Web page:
How to Prepare for Recession

A recession is probably in our near future. Well, let’s be honest, the cost of living is higher, people are starting to get laid off and while there appears to be jobs available – how long will that last?

As if we haven’t had enough with the pandemic nightmare.  Now, we have to worry more about the cost of living, possibly getting downsized, and struggling to find another job. However, recessions are common and happen every few years. They suck. Let’s start with what a recession actually is.

What is a recession?

The National Bureau of Economic Research (NBER) defines a recession as a significant decline lasting more than a few months and affecting the broader economy. In other words, almost every industry will experience its impact. That means it will affect everyone, some more than others, depending on how prepared you are for it.

How to recession proof

Making it through a recession can be less painful.  You don’t have to live pay-check-to-pay-check.  And wouldn’t it be wonderful to achieve financial freedom? You can accomplish this by learning to live below your means. 

Getting to the place where your income exceeds your spending is beyond words.  It is such a wonderful feeling not to stress expenses, get out of debt, and build wealth for the future. Whether you are in your 20s or 50s, building a safety net for emergencies, unexpected expenses, buying large purchases, or preparing for retirement, having the ability to place more money toward the future should be the goal for all of us.   

Live below your means

Learn to live below your means. The phrase might seem obvious to many people, but there are misconceptions about living below your means. Living below your means does not mean you never spend money on things you enjoy or have a good time. It also does not mean that you must live as if you were poor or act miserly when it comes to your money. However, there are three key areas you can look at:

Your emergency fund cannot cover at least 3 months of expenses

You are not putting aside any money consistently each paycheck for your emergency fund

You actually do not have a savings account

Put simply, living below your means is nothing more than not outspending what you earn. In essence, that is really all there is to it.

Eliminate the stress that comes with unplanned expenses

Whether you suddenly need a new car, or you need a repair in your home or even if you lost your job things happen that are unexpected. One of the immediate benefits of living below your means is eliminating the stress that comes with unplanned finances.

Know all your bills

Knowing how much you need for ALL your bills is the first step. I say this as I will bet there are some expenses you haven’t thought about. Whether it’s a music app, a platform for your website, or insurance on your cellphone, there are probably monthly or yearly charges you forget about. Making sure you have fewer unexpected expenses is a significant step toward living below your means.

Lower living expenses

Have you considered downsizing your living expenses? Specifically, do you really need the size of the house you are currently living in? My husband and I are currently test-driving this theory. We aren’t going as far as the Tiny House Movement, but we are getting ready to move to a townhouse half the size of our house.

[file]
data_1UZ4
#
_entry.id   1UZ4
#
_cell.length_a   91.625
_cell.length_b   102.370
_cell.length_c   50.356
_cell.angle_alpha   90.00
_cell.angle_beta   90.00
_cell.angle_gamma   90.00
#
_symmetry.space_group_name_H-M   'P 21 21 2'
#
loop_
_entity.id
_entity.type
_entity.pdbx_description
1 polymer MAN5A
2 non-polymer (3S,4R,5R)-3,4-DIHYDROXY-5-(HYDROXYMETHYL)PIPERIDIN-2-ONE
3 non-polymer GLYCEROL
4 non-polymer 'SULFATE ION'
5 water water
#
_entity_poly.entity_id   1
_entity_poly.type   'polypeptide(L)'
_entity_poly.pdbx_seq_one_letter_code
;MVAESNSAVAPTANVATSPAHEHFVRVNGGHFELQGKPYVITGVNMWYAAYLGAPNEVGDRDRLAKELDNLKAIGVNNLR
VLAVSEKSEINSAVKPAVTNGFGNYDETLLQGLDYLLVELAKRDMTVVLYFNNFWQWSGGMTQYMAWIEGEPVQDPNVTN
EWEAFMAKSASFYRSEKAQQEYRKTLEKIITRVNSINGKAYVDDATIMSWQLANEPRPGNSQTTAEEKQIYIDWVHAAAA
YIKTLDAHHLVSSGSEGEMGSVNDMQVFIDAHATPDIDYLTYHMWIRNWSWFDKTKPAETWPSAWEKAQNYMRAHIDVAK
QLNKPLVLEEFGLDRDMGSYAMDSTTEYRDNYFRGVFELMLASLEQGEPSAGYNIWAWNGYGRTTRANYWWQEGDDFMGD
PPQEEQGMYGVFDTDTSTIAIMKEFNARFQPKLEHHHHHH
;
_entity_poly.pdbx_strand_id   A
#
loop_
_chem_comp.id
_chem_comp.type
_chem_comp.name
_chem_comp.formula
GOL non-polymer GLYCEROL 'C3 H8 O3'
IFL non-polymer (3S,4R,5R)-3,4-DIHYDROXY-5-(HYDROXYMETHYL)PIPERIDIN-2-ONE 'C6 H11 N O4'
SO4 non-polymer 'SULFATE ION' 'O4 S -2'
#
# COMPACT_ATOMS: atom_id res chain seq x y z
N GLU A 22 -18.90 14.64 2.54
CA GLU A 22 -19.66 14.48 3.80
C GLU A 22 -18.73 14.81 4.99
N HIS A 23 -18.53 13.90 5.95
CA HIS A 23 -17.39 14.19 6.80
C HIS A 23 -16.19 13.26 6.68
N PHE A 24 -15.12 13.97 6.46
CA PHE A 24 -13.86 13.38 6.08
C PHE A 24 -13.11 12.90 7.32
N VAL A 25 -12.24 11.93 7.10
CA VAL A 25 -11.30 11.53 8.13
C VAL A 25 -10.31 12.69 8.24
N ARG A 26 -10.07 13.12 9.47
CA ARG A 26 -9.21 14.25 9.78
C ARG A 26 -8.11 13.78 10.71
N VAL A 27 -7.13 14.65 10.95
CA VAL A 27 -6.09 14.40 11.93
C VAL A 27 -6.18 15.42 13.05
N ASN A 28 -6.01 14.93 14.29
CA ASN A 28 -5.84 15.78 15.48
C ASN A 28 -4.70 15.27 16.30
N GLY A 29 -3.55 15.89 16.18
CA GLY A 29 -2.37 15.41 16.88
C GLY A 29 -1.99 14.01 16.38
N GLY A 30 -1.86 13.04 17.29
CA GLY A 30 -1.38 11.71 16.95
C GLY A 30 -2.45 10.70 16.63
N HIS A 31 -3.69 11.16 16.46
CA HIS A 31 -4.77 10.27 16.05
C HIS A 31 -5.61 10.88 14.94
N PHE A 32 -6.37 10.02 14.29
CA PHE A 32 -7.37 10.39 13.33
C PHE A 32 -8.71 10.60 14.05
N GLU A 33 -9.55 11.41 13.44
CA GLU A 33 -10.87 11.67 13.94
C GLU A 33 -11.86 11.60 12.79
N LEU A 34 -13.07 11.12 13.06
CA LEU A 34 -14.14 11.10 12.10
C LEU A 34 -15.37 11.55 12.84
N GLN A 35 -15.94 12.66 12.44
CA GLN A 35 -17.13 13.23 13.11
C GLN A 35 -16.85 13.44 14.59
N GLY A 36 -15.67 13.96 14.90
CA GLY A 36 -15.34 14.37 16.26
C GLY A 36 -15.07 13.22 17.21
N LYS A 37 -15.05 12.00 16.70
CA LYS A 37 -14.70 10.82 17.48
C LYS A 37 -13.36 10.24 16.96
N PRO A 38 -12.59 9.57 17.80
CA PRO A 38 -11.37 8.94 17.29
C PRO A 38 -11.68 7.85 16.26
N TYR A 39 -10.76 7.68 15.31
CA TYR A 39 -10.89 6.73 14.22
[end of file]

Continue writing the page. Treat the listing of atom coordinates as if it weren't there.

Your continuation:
Consider a house half of what we are currently in also means lower rent, less gas, and electricity to heat and cool the home. Overall, our living expenses will be cut in half. Renting isn’t the only game plan. Of course, you could go the tiny house route. Further, you could rent out rooms in your house. You could set yourself up to have your renters pay your mortgage and possibly utilities.

Downsize your car

Another option is to give up your expensive car for a more durable and cheaper car. You want to make sure that you consider the other costs of owning a car. This includes gas and car repair expenses. Some couples downsize to one car, while other people go extreme and give up their vehicle altogether. Let’s be honest; this isn’t everyone’s option but depending on where you live, it’s an option.

Downsize your food budget

This applies to both your grocery and out-to-eat budget.

Going out to eat has gotten pretty expensive. It is pretty easy to spend $100/ more for a couple to eat out. Think about spending less and going out less often when you go out. Maybe go out for drinks and an appetizer, share a meal or go out much less often.

You can opt to buy once a week or a month so you can save more when you buy in bulk. Not only that, but you also get to save on transportation costs. You also have to opt for generic brands in most of the products you use at home. In most cases, they end up giving you the same quality. You can also downsize by planting in your garden – at least if you have one. Even the most basic herbs and spices can save you some cash.

Downsize that debt

Lastly, you want to consider how you can downsize your debt financially. Your debt payments, especially the interest rate, are eating up your limited resources. You want to ensure you will keep your credit card spending down.  Considering your pursuit of downsizing, you need to keep your debts down. If you can manage it, save yourself debt free.

Conclusion

To financially downsize may be tough but under the right conditions, it can be your saving grace. Try to think it through and identify the things in your life that you can cut back on. While downsizing seems extreme, you will be glad that you did.

If you want to check out ways to make additional income, check out my article on Best Online Side Gigs.

If you want to travel but looking for ways to save on your next vacation, check out the article on Avoid Flying and Hit the Road.

The post How to Prepare for Recession first appeared on Over 50 Healthy Living.

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